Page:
An Adventure of a Lifetime
The 56th Annual Jeepers Jamboree 2008

In addition to its spectacular beauty and rich history, there is a reason why the Rubicon is legendary and considered to be the Mecca of all Jeep trails.  Without a doubt, the Rubicon is by far one of the most challenging and demanding 17 miles of trail that you can possibly run.  The countless boulders, ledges, trees, water crossings, mud, tippy rock faces and tight squeezes that you encounter along its entire length are relentless and determined to break you down both mentally and physically. Certainly, the Rubicon is not a trail for the faint of heart or the squimish as breakdowns, rollovers and body damage is the norm and is to be expected.  And, if you’re feeling the call that all Jeepers feel deep inside their hearts of running the Rubicon someday, I would highly recommend that you do it with the Jeepers Jamboree.

Truly, the “Granddaddy” of all Jeep events, the Jeepers Jamboree is in fact the oldest, toughest and largest of it’s kind and has a reputation that is known throughout the world. Started in 1952 as a way to boost the economy in the Georgetown Divide area, the Jeepers Jamboree has become an iconic annual event that is attended by hundreds of Jeeps of all model styles and levels of modification. While there is a registration fee that you will need to pay in order to attend this epic event, I have found it to be a very small price to pay for everything that you get for it including the exclusive use of the trail, three delicious meals a day, entry into some awesome giveaways, live music entertainment and dancing.  However, in my opinion, the biggest perk you will get from attending the Jeepers Jamboree is having scores of experienced spotters stationed along the length of the trail who make it their purpose to help guide you safely through all the toughest obstacles.  And, if you are unfortunate enough to suffer a breakdown, there are dozens of experienced mechanics at two repair stations, one of which is located at Buck Island Lake and the other at Rubicon Springs.  These mechanics will help provide any trail fixes that you might need without any cost to you except for parts that might be needed but a small donation is always appreciated.  Of course, the experience of being a part of this amazing event is something that is simply priceless.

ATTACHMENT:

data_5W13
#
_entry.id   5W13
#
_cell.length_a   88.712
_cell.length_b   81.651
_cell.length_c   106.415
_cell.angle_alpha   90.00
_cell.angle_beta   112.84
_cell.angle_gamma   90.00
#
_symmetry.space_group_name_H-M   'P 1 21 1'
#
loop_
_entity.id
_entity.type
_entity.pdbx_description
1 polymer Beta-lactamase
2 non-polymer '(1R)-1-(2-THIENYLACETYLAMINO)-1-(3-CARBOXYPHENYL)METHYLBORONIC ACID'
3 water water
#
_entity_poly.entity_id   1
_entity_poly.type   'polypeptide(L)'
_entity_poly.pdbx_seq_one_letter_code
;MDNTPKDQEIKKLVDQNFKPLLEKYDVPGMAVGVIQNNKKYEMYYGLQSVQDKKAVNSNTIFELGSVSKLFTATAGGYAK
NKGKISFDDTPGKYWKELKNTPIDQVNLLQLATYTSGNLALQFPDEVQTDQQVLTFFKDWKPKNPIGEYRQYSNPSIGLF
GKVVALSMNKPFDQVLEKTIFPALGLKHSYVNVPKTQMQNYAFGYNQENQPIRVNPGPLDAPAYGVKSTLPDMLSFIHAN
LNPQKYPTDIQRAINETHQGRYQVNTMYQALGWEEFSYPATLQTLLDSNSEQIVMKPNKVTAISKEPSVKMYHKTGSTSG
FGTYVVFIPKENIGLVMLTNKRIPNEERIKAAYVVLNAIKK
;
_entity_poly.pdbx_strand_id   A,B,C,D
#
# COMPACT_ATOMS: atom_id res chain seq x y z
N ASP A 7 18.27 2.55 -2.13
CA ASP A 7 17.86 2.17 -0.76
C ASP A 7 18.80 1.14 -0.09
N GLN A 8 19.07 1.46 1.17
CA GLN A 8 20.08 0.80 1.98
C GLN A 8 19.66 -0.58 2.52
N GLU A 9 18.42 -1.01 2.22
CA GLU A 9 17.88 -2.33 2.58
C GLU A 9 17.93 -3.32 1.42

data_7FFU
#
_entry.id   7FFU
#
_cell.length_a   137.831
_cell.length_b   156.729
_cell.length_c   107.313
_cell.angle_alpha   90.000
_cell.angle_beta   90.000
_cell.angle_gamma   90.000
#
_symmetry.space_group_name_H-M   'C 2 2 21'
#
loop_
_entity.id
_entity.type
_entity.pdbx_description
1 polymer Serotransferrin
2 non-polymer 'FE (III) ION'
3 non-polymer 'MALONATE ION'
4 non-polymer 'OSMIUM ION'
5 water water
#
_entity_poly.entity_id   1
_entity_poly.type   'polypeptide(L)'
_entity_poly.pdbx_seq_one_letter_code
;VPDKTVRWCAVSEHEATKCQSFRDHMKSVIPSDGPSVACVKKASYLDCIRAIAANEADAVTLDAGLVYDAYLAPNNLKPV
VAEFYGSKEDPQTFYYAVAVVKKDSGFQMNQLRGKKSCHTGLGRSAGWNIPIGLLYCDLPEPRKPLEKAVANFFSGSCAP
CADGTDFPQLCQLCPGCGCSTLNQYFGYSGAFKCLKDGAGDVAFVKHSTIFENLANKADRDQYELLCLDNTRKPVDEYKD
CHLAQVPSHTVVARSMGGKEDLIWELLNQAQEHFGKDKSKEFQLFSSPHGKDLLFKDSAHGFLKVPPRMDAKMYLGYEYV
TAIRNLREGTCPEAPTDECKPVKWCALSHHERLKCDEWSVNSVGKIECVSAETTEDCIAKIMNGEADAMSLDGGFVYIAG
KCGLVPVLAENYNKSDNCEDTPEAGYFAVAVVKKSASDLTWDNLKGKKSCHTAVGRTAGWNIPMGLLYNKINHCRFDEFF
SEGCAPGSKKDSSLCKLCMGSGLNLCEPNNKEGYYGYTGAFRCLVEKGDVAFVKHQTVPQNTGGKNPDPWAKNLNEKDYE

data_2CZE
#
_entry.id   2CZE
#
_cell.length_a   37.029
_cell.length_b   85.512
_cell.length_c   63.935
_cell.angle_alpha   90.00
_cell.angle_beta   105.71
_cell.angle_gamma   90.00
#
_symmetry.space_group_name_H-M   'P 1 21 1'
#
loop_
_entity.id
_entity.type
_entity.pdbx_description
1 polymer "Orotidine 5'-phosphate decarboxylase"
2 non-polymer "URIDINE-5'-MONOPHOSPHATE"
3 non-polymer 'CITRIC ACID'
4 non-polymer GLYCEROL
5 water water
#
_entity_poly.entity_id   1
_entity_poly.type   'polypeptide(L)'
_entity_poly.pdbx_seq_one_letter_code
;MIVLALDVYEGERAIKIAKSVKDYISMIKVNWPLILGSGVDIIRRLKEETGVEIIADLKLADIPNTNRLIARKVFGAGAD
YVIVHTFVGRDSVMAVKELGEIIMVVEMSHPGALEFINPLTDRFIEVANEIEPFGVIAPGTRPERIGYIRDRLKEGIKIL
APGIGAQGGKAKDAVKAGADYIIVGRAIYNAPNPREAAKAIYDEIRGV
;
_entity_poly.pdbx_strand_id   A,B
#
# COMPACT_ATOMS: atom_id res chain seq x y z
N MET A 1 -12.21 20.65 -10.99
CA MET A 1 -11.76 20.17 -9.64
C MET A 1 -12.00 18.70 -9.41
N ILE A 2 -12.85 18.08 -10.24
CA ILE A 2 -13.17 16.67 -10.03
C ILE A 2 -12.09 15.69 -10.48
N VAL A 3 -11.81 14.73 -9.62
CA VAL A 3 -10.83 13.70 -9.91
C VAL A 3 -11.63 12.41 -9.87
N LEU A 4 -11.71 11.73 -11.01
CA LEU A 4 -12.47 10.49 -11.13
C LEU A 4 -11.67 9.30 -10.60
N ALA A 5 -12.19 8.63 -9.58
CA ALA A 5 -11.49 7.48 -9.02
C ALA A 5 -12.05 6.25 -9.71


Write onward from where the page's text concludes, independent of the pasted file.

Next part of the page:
Now, in spite of all the years that I have been wheeling and even wheeling up in the Lake Tahoe area, I’ll have to be honest and tell you that up until now… I’d never had a chance to run the Rubicon Trail.  As much as I had always wanted to, every year there was always another reason why I couldn’t but as luck would have it, the opportunity to attend this year’s 56th Annual Jeepers Jamboree presented itself and my wife Cindy and I jumped on it.  And, fortunately for us, we wouldn’t have to go alone as we would later find out that our good friends Liz (DizzyLiz), her husband Sean, Chip (kidjeep) and his wife Kristen would all be joining us and would be their first time on the Rubicon as well.

On the day of our trip, Cindy and I we met up with our friends just before dawn at the Loon Lake staging area, aired down our tires, grabbed some coffee and breakfast and then picked up a boxed lunch that was waiting for us at the trailhead.  Being that the Jeepers Jamboree is a “go at your own pace” kind of run, there was no line up we needed to get into or trailboss leading a group, so once we were all situated, I took the lead and we all made our way over to the Gatekeeper.

From what I’ve been told, the Gatekeeper has been modified a bit and isn’t nearly as tough as it used to be and based on what I’ve read about it, it wasn’t.  However, make no mistake, this first length of trail is still very much a challenge and a ton of fun.  As is the case with most of the trail, there are options that you can take along the way that will make things easier for you or virtually impossible depending on how built up your Jeep is.  Beyond the Gatekeeper, we decided to make an extended stop at the Granite Bowl to take in the breathtaking views and to try and find our route across.  Although the trail is marked with reflectors that are attached to the granite and a few signs attached to trees that have managed to poke through cracks in the rocky face, they can both be difficult to spot and negotiating your way across the bowl can be a bit tricky.  Fortunately for us, the Jeepers Jamboree made special effort to mark off the way with rocks carins, ribbons and even spotters positioned along the way to help point us in the right direction.